Today we’ll be talking about some of our top tips for writing a lead-generative proposition, as well as detailing some of the key benefits and a few examples of good propositions.
What is a proposition?
A business’ proposition (or value proposition) is a concise statement that acknowledges customer pain points, introduces your business and presents your solution in as few words as possible, connecting your product/service and your target audience.
Easy enough, right?
Well, if it was, we’d probably not be talking about it right now. Your proposition needs to be emotive and provocative, encouraging the reader to invest in your product or services, while convincing them of your sincerity and trustworthiness.
A great proposition will highlight what makes you stand out from your competition and make it clear what you stand for as an organisation.
Why is a value proposition important?
A proposition is your opportunity to make a first impression with potential customers, and we all know how important that first impression is! Your proposition should:
- Introduce your mission – what is your purpose?
- Differentiate you from your competitors.
- Attract quality leads who are interested in your service (your proposition will need to be tailored to communicate with this audience).
- Improve customer understanding – engaging customers at this stage helps them to see the benefit you provide to them.
- Establish you as the best choice.
- Provide clarity at all times – you only have the attention of your reader for a fleeting moment; you’ve got to make the most of it.
- QUICKLY grab and spike the reader’s interests – we live in a world where readers just browse and if it doesn’t capture the interest they will scroll right on by and ignore it
Get all this right, and you’re off to the races, but how do you write a good proposition?
How to write a good business proposition
Start with the why.
It’s a simple concept, but is difficult to get spot on. You’ll rely on your in-depth research, that you’ve no doubt already done, to craft your proposition (haven’t done your research yet? Don’t worry – we’ve got you covered – How to use insights to plan your marketing strategy).
Analyse your competitor propositions
Have a look at what key competitors are writing. You can usually find a business’ proposition on their homepage and ‘about’ page. Don’t be afraid to have a snoop around – identify what they’re doing well, and what can be improved before starting on your own proposition.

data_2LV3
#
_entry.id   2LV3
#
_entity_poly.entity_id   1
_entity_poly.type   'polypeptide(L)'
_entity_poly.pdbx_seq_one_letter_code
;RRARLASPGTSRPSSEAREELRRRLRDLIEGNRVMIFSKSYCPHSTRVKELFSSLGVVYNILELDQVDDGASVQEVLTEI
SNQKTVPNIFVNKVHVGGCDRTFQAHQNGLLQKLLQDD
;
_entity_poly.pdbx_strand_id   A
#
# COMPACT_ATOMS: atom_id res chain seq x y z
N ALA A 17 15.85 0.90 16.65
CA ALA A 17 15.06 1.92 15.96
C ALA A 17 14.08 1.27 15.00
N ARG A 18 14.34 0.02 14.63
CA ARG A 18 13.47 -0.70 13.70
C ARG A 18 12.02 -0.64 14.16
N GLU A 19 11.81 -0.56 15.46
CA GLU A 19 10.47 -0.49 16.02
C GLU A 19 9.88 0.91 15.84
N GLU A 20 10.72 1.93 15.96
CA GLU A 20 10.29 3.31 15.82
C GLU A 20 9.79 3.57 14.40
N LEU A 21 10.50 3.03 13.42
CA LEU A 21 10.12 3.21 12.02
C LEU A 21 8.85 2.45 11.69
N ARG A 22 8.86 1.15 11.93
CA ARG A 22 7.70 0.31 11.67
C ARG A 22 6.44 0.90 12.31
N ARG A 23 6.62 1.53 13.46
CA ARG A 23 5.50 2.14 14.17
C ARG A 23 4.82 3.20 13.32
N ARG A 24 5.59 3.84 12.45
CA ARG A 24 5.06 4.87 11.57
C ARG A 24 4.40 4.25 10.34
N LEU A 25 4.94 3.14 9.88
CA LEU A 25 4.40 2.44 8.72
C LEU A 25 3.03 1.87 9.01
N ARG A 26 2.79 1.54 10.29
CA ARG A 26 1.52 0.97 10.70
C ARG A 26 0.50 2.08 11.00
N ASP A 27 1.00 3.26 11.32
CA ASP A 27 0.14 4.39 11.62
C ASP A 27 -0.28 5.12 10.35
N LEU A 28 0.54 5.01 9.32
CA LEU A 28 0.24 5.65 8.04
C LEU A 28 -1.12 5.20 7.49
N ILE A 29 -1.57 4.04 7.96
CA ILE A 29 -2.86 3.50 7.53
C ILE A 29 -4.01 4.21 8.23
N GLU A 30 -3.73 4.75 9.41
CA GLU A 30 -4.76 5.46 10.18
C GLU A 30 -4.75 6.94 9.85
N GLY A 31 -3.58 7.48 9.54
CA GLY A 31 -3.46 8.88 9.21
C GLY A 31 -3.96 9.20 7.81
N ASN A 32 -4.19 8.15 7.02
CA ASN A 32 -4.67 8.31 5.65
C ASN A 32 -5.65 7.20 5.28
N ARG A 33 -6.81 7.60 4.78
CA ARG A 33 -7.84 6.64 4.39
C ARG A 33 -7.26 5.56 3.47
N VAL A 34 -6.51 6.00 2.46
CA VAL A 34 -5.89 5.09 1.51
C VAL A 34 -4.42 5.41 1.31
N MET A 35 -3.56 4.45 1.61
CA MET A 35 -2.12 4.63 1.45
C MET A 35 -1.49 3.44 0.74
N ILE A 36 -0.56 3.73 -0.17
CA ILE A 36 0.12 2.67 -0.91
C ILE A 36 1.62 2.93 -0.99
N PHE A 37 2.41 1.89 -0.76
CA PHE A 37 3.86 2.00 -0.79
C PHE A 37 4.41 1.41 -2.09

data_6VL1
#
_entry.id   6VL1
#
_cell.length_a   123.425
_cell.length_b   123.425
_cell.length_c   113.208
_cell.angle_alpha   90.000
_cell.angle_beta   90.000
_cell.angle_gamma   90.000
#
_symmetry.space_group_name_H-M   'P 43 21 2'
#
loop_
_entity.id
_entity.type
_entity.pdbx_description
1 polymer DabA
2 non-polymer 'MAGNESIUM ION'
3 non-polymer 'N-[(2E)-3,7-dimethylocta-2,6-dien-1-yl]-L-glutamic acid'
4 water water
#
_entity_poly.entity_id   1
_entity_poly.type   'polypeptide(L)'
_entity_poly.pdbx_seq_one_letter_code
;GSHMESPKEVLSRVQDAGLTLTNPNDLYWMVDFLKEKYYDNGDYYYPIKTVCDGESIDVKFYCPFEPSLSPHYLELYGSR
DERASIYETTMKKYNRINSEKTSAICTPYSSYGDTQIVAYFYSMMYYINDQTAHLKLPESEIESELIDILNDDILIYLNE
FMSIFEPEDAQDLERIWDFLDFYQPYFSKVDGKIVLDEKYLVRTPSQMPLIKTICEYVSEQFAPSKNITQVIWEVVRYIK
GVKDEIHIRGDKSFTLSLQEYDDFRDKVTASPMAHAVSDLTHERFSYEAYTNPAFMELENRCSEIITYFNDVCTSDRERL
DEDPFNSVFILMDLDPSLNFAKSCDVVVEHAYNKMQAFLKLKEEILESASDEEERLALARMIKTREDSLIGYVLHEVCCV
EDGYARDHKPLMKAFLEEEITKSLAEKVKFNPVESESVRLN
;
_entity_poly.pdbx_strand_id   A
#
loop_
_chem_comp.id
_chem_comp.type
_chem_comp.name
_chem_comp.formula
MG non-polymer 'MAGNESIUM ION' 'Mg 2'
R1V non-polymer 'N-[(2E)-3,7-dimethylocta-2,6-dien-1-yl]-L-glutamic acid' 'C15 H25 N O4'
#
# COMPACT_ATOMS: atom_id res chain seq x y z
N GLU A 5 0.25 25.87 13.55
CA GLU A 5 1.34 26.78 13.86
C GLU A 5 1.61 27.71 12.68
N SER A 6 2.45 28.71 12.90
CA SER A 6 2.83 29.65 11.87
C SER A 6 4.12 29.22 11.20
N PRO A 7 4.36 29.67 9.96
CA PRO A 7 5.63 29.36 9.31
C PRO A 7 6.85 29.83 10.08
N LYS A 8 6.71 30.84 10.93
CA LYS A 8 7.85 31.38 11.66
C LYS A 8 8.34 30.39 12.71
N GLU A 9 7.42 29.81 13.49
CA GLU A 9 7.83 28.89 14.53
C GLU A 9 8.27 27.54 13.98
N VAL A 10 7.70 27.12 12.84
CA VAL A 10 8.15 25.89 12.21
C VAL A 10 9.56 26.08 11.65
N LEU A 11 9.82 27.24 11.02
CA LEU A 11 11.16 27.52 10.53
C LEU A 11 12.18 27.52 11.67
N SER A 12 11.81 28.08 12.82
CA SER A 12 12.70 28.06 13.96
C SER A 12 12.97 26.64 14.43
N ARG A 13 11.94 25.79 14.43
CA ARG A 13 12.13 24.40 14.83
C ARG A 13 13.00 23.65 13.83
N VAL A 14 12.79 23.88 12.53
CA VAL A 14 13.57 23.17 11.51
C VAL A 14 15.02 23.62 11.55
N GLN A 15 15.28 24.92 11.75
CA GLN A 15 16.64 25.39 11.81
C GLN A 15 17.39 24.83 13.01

Don’t just look through their website, get stuck into their reviews, too. Make note of their negative reviews – this is a great place to find inspiration for your proposition, especially if your product/service solves the complaints that their customers are having!
This is also a good opportunity to make sure that you’re not just saying the same things as everyone else. Businesses that do this get lost in the noise, so identify where your messaging can differentiate you, and adjust it accordingly.
How can you help?
Successful propositions will empathise with the consumers’ pain points, outlining something along the lines of: ‘we understand the importance of X’, before progressing onto how it is you solve those pain points.
As humans, we love talking about ourselves. Your proposition should reflect this; make it all about your audience – what’s their issue right now? How can you help them to solve it? Your language should appeal to the reader at all times, promoting a sense of mutual understanding right from the get-go. We all prefer products from companies that seem to get us, it’s natural.
Check against your customers’ goals
Without an understanding of your target audience, your proposition is going nowhere.
Keep your customer needs in mind at every stage – frequently read your proposition back and ask, ‘is this solving our customers’ problems?’. Refer back to your research throughout the process to keep on the straight and narrow.
Need help with your proposition statement/branding? Click here to talk to our experts for tailored advice.